Sheffield Council has said it may have to pay millions of pounds in penalty charges if it does not remove 500 trees from city streets by New Year.
The council has warned it faces “catastrophic financial consequences” if the work is not completed in time but has said it cannot put a precise figure on the penalty it would face under a £2.2bn PFI contract with Amey for highways improvements across the city.
But Councillor Bryan Lodge, cabinet member for environment and street scene at Sheffield City Council, told BBC Radio Sheffield: “It could be into millions.”
It comes after a High Court judge granted injunctions against three tree campaigners, as well as “persons unknown”, to prevent ‘direct action’ against felling in which protesters stand directly under threatened trees to stop work going ahead.
Such protests have stopped hundreds of trees across the city being removed in recent months but Mr Justice Males agreed with Sheffield Council’s argument that campaigners entering “safety zones” around trees to stop felling represented an act of trespass.
The council has warned that it must now complete work to remove and replace 6,000 street trees by the end of this year, with around 500 left to still be removed. If not, it says it will be in breach of its PFI contract with Amey, which is due to move into a 20-year “maintenance” phase from the start of the next year.
While the council insists only trees that are dead, dying, diseased or dangerous are being removed and then replaced, protesters have argued that many do not need to be chopped down and the work is being carried out as a cost-cutting exercise.
Councillor Lodge said it is not possible to put a precise figure on what the financial penalty would be should the delays mean the work overruns.
“The financial consequences of not completing the Streets Ahead Core Investment Period programme by the end of the year are potentially very significant but would depend on the extent of changes required to the programme in its entirety. An exact figure could only be determined once a review of the situation is carried out at the end of 2017,” he said.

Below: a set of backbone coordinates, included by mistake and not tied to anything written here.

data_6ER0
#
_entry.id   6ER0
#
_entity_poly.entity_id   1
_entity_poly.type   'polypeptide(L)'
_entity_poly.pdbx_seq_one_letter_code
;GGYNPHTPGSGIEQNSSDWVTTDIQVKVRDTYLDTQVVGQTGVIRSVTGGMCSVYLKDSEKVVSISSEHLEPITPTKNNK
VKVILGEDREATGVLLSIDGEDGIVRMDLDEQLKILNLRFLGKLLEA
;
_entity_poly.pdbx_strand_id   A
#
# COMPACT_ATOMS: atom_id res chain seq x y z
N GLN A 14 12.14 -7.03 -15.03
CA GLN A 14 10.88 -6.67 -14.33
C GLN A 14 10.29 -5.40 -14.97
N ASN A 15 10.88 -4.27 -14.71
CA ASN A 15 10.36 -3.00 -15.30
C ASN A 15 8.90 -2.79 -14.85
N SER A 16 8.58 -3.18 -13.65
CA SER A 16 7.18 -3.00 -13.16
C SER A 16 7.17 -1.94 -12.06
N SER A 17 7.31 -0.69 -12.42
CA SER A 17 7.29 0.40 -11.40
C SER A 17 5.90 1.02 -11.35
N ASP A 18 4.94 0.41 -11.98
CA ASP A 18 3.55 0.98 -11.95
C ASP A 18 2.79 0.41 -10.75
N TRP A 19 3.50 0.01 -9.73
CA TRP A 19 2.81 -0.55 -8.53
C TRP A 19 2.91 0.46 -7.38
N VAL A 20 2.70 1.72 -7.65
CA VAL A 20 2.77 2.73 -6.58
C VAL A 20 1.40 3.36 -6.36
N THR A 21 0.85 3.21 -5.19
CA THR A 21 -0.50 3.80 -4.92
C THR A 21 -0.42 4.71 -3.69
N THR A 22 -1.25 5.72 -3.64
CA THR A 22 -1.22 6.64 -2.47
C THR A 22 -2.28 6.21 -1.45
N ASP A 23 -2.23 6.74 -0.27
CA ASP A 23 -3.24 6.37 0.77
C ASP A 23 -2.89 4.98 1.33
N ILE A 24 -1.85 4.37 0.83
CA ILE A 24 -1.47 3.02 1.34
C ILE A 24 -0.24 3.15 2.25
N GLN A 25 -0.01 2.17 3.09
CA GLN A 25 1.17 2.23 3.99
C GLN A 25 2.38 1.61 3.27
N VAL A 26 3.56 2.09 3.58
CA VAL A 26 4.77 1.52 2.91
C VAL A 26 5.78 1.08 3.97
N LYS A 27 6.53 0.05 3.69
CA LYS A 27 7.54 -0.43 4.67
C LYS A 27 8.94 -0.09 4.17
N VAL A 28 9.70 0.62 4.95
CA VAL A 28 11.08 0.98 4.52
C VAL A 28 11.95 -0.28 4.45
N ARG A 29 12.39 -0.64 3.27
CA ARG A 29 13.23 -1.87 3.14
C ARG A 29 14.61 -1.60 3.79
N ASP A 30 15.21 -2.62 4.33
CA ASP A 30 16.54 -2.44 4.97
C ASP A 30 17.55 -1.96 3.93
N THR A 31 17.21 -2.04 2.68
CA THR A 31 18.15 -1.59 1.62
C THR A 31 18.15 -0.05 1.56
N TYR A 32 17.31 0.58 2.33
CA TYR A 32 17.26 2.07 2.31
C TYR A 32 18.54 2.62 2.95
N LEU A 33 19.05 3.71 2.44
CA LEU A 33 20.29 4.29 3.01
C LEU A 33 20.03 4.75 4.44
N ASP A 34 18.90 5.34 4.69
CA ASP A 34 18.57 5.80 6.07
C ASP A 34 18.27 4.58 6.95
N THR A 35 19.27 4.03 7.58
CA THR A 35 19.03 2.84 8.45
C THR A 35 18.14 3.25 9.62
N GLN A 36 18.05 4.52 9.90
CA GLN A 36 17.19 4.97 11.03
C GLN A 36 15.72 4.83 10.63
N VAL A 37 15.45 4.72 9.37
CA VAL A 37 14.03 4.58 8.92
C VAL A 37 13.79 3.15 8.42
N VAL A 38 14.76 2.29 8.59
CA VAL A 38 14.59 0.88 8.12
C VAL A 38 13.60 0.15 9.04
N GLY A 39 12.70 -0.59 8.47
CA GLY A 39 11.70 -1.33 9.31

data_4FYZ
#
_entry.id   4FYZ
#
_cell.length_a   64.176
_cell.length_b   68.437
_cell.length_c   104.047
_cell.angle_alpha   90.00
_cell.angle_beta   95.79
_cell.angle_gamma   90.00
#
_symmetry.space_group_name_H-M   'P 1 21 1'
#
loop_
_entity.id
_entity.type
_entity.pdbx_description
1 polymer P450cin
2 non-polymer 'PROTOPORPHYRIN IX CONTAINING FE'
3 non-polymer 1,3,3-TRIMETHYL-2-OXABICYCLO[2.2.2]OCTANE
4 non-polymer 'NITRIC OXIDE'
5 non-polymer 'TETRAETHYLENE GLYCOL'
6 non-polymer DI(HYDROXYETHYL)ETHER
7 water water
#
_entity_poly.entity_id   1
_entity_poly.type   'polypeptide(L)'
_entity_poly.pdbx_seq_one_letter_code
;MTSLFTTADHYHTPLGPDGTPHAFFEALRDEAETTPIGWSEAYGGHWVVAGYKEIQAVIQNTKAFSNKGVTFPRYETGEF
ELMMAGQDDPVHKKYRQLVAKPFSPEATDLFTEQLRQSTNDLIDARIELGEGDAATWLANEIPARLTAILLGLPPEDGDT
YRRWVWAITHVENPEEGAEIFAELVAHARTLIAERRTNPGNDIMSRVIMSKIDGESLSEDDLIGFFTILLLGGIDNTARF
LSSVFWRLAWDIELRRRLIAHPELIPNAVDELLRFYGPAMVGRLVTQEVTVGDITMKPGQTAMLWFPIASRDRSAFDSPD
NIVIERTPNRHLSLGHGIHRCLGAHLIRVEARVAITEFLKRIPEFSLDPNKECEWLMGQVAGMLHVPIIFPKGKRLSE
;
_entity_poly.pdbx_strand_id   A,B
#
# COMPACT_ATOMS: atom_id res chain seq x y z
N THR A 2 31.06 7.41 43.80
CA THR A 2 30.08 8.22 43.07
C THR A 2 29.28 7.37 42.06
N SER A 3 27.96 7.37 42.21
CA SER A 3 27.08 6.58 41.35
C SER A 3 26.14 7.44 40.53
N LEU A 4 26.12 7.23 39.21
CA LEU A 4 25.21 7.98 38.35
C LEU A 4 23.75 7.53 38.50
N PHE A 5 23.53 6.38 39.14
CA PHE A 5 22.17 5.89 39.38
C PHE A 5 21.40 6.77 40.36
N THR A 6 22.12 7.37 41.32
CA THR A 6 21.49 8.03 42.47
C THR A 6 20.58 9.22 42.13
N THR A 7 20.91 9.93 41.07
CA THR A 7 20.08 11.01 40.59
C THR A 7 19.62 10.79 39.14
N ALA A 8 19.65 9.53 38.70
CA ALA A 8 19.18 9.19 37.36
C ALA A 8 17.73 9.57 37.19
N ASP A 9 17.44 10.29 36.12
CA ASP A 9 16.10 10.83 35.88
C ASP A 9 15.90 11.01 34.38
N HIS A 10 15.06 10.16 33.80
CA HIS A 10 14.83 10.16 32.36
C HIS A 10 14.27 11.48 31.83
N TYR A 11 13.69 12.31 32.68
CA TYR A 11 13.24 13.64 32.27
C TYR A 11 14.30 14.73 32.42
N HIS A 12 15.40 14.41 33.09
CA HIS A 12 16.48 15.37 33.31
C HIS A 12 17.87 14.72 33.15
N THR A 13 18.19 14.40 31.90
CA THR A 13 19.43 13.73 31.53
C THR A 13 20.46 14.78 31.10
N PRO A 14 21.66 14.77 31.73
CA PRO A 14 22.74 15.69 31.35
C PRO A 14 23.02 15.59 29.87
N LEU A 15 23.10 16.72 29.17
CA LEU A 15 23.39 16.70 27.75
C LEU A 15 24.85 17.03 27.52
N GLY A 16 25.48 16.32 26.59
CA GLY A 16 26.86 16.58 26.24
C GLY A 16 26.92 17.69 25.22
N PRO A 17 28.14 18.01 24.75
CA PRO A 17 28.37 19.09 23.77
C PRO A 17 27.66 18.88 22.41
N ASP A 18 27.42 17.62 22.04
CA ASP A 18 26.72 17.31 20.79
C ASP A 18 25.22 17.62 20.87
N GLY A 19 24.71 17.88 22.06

“We are working tirelessly to avoid this situation as we know the majority of people in Sheffield support the Streets Ahead programme and want us to get the job done.”
He told the BBC that issues such as the council setting up an Independent Tree Panel to advise on removals and a court injunction which temporarily halted tree felling in early 2016 fell outside the delays in the contract that Amey, rather than the council, would be liable for.
Coun Lodge estimated that around £500,000 worth of council officers’ time had been spent on dealing with the tree issue.
It comes after the council said it had spent more than £150,000 on legal costs in relation to the most recent High Court case – money it is now seeking to recover from the three named campaigners; Calvin Payne, Green Party councillor Alison Teal and Sheffield Trees Action Groups founder Dave Dillner.
The council is also planning to seek damages from the trio following the civil case.
Mr Payne told the BBC that campaigners are still “weighing up their options” as they decide if they will appeal.
An announcement is expected later this week.
“In the last year, I have been arrested for the first time, I have been locked up for the first time, I have been in court for the first time, I have been cross-examined by a QC in the High Court. I have never done any of these things, this is entirely new to me,” he said.